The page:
Molten rock is continuously released and cools to form the ridge. It records the magnetic field as it solidifies. Each side has the same record magnetic field because the rock spreads to each side. Since new crust is being formed and has to be consumed somewhere, Hess proposed that this happens at deep sea trenches where the oceanic crust "dives" under a continent. These magnetic properties demonstrate the movement of the continents. The Mid-Atlantic Ridge is an ocean ridge that rings the globe. It traverses around the globe at about 80,000 kilometers. North America and Europe are being pushed apart along this ridge. They are drifting apart at a rate of four centimeters per year. Convection currents, caused by semi-molten rock heating and rising, pull the Earth's crust apart. Where the plates separate, rift valleys form. When a rift valley is deep enough, the sea floods it and it becomes an ocean.

The code that we are going to use is just an example of how the final program will be presented. To start off with, there are two preprocessor directives, iostream.h and math.h. The iostream directive controls the input/output stream, to the monitor and from the keyboard. The math directive helps in controlling accurate processing of the math in the program. This is an unnecessary directive for the example program but it will be needed in the final version.

Following the preprocessor directives, all of the variables needed are declared. Almost every variable has been predefined. This is done because it helps serve this code's purpose as an example of our final program.

The program then displays some description about itself and then about the continent that it will use. Following this, a question about what year to calculate for is asked. If a year is entered that is less than what is presented in the variable "cur_year", an error message is displayed and the question is repeated. This is done until a correct year is entered. Upon entering an acceptable year, the program will then proceed to calculate the new coordinates based on the predefined variables.

The output presents both the old coordinates and the new coordinates to use as a comparison. This is done in order to allow easier determination of the change from the defined year. Upon presenting the output the code returns a null zero to the operating system and proceeds to exit. The following is code we are using to serve out purposes.

	// This is the C++ beginning of the Team 069 Super Computing Challenge
	// program about calculating continental drift.
	//
	// This will be accomplished by programming our own coordinate system.
	// The continent that we will use will be thoroughly described later.
	// This is just the beginning!
	
	#include 
	#include 
	
	void main();
	{
	  const char opening_message = "-----------------------------------\n Welcome to Return
					to Gondwanaland \n-----------------------------------\n
					\n -- A program that calulates\nContinental Drift using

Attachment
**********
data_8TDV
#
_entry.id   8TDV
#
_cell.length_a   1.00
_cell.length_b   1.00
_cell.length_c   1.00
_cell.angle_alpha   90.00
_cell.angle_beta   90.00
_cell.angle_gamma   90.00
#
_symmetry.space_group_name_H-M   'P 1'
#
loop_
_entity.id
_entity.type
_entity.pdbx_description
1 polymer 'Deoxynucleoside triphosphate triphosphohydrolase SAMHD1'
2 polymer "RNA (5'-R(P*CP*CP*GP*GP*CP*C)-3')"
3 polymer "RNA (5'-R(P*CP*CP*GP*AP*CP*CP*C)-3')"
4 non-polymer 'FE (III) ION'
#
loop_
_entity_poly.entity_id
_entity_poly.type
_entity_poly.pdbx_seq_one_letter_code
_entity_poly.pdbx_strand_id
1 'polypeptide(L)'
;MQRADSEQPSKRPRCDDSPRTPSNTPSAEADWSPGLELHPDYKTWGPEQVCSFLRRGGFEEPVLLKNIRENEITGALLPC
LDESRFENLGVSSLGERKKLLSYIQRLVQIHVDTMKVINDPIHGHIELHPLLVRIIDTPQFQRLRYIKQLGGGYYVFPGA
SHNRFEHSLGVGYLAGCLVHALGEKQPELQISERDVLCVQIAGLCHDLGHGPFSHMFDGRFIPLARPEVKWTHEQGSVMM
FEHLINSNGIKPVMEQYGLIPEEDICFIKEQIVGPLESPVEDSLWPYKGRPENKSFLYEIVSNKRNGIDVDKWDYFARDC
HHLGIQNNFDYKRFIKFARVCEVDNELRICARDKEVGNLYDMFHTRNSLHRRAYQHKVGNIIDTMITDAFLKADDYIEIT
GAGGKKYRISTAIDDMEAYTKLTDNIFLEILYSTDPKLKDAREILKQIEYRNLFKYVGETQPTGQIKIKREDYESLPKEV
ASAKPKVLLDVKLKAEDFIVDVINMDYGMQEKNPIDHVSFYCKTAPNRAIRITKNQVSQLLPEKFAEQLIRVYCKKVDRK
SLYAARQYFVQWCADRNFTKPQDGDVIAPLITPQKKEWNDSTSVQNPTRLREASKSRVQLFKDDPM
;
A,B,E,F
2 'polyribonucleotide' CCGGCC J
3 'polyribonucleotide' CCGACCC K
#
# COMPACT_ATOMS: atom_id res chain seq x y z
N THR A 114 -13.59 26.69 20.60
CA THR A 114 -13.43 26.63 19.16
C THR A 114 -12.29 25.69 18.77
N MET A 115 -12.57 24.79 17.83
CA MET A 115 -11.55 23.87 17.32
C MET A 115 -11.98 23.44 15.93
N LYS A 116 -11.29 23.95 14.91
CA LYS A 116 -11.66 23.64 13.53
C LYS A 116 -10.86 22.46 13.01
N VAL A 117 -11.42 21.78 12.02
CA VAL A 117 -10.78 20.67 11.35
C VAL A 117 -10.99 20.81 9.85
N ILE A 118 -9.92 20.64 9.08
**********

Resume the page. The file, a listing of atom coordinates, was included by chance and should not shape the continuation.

a made up, flat-plane coordinate system\nas well as a 
					made up rectangular continent.\n";
	  const char continent_name = "Team 069 -- NMSCC '98\n";
	  const char continent_description = "The continent is a square with an area of 36 
						square units(6 x 6)\nIt sits on a flat plane\n
						It's direction is constantly 180 degrees(S)\n
						It's speed is a constant 5 units/year/nThe 
						current year is 1998"\n\n\n;
	  const char vector_name = "continent 1";
	  const int cur_year = 1998
	  const int x_coord = 26;
	  const int y_coord = 32;
	  const int vector_velocity = 5;
	  const int vector_direction = 180;
	  int new_year;
	  int new_x_coord;
	  int new_y_coord;
	  int math_year;
	  int y_distance;
	  int x_distance;
	  cout << opening_message;
	  cout << continent_name;
	  cout << continent_descrition;
	  cout << Please type the year you want to calculate for -- ";
	  cin >> new_year;
	   while (new_year <= cur_year)
	    cout << "Error: year must be greater than the current year!\n";
	    cout << "Please type the year -- \n\n";
	    cin >> new_year;
	  math_year = new_year - cur_year;
	  y_distance = vector_velocity * math_year;
	  new_y_coord = y_coord - y_distance;
	  cout << "The old coordinates were, (" << x_coord << "," << y_coord << ")\n";
	  cout << "The new coordinates are, (" << x_coord << "," << new_y_coord << ")";
	 return 0;
	}

Alfred Wegner first proposed continental drift in 1912. He proposed three main pieces of evidence to support his theory of continental drift. Using these three main points as well as other theories gathered through research, it is possible to calculate continental drift. In its current state, the program is unable to properly calculate continental drift. With some work it will advance and have the ability of being able to calculate continental drift with substantial accuracy. Continental Drift may not be one of the world's most important problems, but it may prove to be useful in the future.